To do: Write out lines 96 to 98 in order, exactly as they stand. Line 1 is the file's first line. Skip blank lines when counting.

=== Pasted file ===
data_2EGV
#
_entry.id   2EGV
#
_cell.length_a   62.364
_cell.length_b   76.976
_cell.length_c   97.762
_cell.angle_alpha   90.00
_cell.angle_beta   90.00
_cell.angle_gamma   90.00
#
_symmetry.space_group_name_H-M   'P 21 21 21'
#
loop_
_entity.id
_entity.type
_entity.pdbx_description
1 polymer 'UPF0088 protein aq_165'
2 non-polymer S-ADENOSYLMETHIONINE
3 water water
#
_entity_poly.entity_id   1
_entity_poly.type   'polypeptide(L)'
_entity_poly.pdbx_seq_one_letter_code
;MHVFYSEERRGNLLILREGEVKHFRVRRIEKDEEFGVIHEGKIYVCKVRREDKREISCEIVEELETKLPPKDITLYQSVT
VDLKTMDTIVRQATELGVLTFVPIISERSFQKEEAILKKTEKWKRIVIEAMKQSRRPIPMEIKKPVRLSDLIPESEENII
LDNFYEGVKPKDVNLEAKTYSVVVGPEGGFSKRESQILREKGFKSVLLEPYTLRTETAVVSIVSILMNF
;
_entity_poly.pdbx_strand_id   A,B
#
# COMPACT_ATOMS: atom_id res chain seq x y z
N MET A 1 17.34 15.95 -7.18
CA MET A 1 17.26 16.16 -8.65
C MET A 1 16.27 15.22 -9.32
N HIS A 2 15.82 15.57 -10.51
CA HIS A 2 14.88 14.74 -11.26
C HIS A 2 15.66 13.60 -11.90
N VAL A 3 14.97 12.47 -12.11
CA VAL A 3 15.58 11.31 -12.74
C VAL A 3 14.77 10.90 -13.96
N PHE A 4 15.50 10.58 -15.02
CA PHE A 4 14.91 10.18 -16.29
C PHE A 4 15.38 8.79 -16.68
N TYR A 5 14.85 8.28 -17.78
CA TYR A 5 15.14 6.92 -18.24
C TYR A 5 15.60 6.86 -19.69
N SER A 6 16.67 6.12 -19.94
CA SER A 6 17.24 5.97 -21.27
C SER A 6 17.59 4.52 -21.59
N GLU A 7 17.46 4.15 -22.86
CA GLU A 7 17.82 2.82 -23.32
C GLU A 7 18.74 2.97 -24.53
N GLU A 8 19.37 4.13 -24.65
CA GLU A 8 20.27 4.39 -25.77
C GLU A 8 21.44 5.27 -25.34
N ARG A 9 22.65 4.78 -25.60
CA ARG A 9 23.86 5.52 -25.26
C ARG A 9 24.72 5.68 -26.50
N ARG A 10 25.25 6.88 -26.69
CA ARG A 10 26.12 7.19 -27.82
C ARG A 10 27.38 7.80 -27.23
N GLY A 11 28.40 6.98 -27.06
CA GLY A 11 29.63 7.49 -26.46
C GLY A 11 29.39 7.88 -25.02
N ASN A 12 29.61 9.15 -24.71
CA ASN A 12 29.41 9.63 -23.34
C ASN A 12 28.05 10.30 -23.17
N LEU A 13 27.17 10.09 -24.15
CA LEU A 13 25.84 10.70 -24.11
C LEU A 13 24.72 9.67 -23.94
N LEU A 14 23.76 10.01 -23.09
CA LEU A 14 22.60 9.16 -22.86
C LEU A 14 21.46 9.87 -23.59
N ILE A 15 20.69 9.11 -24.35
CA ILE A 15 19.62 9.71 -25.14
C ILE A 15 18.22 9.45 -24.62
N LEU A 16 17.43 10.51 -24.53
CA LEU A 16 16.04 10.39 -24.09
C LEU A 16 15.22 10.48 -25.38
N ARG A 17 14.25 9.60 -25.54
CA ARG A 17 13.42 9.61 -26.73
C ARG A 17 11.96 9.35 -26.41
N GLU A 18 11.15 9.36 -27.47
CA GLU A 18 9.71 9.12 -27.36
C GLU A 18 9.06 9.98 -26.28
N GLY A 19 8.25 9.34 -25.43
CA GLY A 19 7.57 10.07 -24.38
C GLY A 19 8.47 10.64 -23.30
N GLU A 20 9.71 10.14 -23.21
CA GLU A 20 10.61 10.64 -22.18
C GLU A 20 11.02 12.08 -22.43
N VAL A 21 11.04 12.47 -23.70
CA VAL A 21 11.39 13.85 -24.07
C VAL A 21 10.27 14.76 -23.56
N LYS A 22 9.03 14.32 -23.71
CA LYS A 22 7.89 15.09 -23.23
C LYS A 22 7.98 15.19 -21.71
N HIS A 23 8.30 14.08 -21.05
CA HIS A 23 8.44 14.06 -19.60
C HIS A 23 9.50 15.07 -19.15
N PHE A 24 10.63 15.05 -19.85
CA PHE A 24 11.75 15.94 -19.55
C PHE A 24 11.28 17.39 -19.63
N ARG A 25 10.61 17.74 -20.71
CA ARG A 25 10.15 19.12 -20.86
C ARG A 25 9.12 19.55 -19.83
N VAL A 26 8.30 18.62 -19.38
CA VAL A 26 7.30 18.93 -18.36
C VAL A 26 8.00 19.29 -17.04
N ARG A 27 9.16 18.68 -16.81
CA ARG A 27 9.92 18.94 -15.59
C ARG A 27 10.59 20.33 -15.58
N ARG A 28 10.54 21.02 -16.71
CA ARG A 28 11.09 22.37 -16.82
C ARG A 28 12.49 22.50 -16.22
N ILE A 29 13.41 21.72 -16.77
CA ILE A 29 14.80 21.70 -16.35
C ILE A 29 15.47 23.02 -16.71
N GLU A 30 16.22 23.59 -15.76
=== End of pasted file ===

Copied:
CA LYS A 22 7.89 15.09 -23.23
C LYS A 22 7.98 15.19 -21.71
N HIS A 23 8.30 14.08 -21.05